Of corset isn’t

Stays and Springs:

THE CORSET IS LOSING ITS HOLD. WHAT PHYSICIANS SAY OF THE ABOLITION OF WAIST SQUEEZERS.

Pull, Mary pull. It is not half tight enough yet. I still look like a sofa cushion, and I must get into decent shape to see people to-day. So Mary pulls and tugs until her finger tips are pink and her breath is gone. Can’t pull ’em up another inch, ma’am. Isn’t that tight enough?

‘ r ‘ I suppose it will have to do.

Then there is a sigh— not too heavy a sigh, for the corsets will not stand that— and the mistress of the house seats herself in an easy chair, with furrowed brow and tightly closed teeth.

That man Ugglesmith can’t make corsets any more. I’ll have to go to some other shop. The thing I’ve got on is so horrid that I’m afraid to look in the glass.

And this is the wail of the woman of 45, the rotund, angelic creature, of which the latter half of the 19th century has produced so many specimens. Do corsets help their appearance any? They all claim that they do.

We couldn’t wear anything but a Mother Hubbard ; we’d have to put aside all our nice dresses, they declare,  were it not for the aid of the corset.

These women never, never, never, will join the anti-corset crusade. The movement that was begun in Boston the other day and was signalised by a score of young women throwing away their waist compressors, will never have them in its vanguard or train.

But that the corset is soon, to be cast aside by all shapely women there can be no doubt San Francisco already boasts of hundreds of fair creatures who are absolutely corsetless.  

When you come to realise the freedom of having no stiff, hard, tight-squeezing affair, holding you, as it seems sometimes as though you were in a vice, said one of the corsetless to me, you begin to get a little real enjoyment from life. At first there is a feeling as if a strong- support were taken away from you— as if you could not sit up straight alone, and I confess, too, to having had a feeling of weakness in the sides and back. When you come to think of it that was natural enough, and there is no doubt that had I laced tighter than I did I would have felt still weaker and still more in need of support.

She did not look as though she were in need of anything to brace her up just then, as she sat in a straight-backed chair, and her shoulders, which were well thrown back, looked shapely enough, as, indeed, did her whole form. She was, to be sure, much less of the hour-glass style of beauty, as to the waist, but no artist would have selected a corseted woman in preference to her had there been a question of choice of subjects for his brush. She had the easy, willowy movements of form that are impossible to the corseted woman, and there was less of the suggestion of hardness and unbendedness than in her tortured sister. 

Nothing in the world would tempt me to wear a corset again, now that I can feel the delicious comfort of being stayless and stringless about the waist, she said nothing but obesity. Were I to get fat, of course I would have to wear the hateful old things, A fat woman without a corset looks like a stall-fed cow.

A physician with whom I talked (says a correspondent of the San Francisco Chronical an hour on the subject of corsets said:

In order to convince a young woman of the unnaturalness and the incursion of lacing up the waist all that it is necessary to do is to take an old corset and show how nature, in her struggles to free herself has taken the shape out of it. At every point where the stays have become badly bent or broken it was essential, in the way of nature, that there should be a loosening of the compression that contracted the lungs and displaced the other organs.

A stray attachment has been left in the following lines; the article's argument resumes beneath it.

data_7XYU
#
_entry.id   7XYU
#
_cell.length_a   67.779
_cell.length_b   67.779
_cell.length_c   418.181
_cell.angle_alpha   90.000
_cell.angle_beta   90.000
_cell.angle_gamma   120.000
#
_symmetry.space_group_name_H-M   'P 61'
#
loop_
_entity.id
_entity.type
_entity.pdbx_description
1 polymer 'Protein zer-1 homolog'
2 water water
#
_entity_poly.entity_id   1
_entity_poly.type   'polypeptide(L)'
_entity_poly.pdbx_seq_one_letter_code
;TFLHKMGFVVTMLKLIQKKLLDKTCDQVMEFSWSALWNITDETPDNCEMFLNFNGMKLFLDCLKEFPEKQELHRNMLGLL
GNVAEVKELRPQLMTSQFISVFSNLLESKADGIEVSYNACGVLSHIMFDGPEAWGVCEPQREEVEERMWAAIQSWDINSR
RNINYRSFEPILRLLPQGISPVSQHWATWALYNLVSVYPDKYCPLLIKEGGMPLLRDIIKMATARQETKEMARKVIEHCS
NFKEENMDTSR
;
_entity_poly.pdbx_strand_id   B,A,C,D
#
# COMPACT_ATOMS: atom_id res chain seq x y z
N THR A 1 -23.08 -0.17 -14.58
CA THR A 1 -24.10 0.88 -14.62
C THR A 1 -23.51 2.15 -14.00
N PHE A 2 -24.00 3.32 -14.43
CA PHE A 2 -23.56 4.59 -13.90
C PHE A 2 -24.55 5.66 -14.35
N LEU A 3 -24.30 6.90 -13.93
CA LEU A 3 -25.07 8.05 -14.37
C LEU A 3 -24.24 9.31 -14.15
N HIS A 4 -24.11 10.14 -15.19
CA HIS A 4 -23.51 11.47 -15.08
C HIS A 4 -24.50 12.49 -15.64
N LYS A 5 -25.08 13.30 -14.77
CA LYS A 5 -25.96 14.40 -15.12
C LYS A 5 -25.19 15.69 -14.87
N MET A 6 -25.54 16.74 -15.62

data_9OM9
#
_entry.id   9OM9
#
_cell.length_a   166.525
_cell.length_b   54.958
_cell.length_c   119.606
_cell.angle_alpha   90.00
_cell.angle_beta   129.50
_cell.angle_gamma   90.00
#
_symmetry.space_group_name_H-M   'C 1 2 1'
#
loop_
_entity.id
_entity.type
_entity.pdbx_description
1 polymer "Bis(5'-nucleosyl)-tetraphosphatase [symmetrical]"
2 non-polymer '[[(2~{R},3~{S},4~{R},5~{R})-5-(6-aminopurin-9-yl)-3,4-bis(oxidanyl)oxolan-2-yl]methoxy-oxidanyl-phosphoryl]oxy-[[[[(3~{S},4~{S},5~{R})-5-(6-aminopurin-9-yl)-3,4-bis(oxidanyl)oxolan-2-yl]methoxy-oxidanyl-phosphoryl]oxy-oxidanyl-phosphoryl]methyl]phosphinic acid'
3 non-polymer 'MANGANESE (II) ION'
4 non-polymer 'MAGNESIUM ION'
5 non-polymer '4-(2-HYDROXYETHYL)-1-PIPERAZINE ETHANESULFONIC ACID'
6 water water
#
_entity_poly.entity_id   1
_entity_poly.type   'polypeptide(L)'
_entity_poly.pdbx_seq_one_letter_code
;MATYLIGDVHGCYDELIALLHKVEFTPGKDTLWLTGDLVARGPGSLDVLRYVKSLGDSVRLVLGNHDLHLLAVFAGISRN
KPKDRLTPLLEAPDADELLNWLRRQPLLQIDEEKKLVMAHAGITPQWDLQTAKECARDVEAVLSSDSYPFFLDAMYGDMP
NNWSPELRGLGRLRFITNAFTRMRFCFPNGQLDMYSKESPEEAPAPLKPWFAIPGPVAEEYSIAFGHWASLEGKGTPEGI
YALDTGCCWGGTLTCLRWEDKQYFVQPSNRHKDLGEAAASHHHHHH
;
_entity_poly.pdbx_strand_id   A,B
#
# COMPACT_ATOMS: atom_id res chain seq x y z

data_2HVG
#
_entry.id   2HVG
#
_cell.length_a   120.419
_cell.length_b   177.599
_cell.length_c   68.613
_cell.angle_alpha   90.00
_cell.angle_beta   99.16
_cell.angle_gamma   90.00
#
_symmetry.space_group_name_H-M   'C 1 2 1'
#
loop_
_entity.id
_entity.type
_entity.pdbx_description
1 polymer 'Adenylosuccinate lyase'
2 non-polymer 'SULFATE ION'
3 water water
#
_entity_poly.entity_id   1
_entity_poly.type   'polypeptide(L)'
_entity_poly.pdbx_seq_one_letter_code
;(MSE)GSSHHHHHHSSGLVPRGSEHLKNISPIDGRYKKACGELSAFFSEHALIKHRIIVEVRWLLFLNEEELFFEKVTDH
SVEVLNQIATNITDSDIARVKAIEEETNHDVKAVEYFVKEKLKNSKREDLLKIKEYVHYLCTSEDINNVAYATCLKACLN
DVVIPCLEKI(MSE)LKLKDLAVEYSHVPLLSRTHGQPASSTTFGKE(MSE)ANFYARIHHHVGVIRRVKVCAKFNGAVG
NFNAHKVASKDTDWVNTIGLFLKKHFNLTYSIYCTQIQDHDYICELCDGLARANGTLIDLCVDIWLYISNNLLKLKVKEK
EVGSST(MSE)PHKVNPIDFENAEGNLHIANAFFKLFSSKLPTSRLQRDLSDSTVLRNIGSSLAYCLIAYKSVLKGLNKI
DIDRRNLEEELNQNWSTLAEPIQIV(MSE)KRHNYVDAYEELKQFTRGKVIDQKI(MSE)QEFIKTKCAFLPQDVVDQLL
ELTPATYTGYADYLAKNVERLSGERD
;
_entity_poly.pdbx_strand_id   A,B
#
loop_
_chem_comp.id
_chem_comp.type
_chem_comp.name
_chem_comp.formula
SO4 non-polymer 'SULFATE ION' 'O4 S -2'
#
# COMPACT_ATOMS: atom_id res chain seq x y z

Yes, an old corset — one that has been thoroughly used and discarded for a new instrument of torture from the shop is a veritable object lesson in the effect of stays and laces. It breaks down at the top because the bust is unnaturally drawn up and must have room to expand. With some women, I am told, the main object of wearing a corset is that they shall have fine busts, but, as a matter of fact, corset wearing is accountable for the lack of development that one sees in many young women of the day. Were they to throw away their corsets they would find that in a short time the longed-for development would come, and unless they were uncommonly lean or in poor health they would not have so very long to wait either. In all the photographs of wild women that one sees, whether they are Sioux, Sumatrans or South Sea Islanders, one observes that a lack of bust development is the exception and not the rule. Nature is nature every time, and natural woman is healthy woman under ordinary circumstances and conditions. Of course, this is a subject that has been gone into by doctors for years past, but all their discussion of it never seemed to do much good. It was not until young women themselves began to investigate the matter that they discovered what were the evils of the custom. I think that the graduation of several young ladies from the Eastern medical colleges a few years ago and their close examination of the subject as exampled by some of their patients led to the reform that has begun, and which will, I feel convinced, sweep all over the land until we are a corsetless nation. It was not so very long ago that physicians were afraid to advise their lady patients not to wear the waist squeezing affairs, but nowadays there are no conscientious doctors who will not give this advice, though here I may state that it is not always well to be too precipitate in this matter of throwing aside the corset. Why? Well, for very good reasons. Suppose that the trunk of a young tree had been encased in a tight-fitting piece of boiler iron and permitted to grow as it could until it was four or five years of age, and was then suddenly stripped of its metal covering, would it not be in danger of dying? The abolition of the corset must be undertaken gradually in many cases, or bad results may follow. You see, the bones and muscles of the back and sides become so dependent, as it were, upon the corsets that when suddenly taken away they are made to bear an unusual strain, and the reformed woman gets little benefit from her new freedom. She complains of pains in her back and general weakness of the waist muscles. Of course, this is the result of the sudden withdrawal of the support which the corset has given her frame, but, as you can readily see, that support was unnatural. The development of strength in the back and sides had been retarded by the uncouth appendage which the woman had strung to herself and clamped closely down until there was no opportunity for her muscles to work naturally and grow in due proportion with those of the rest of her body.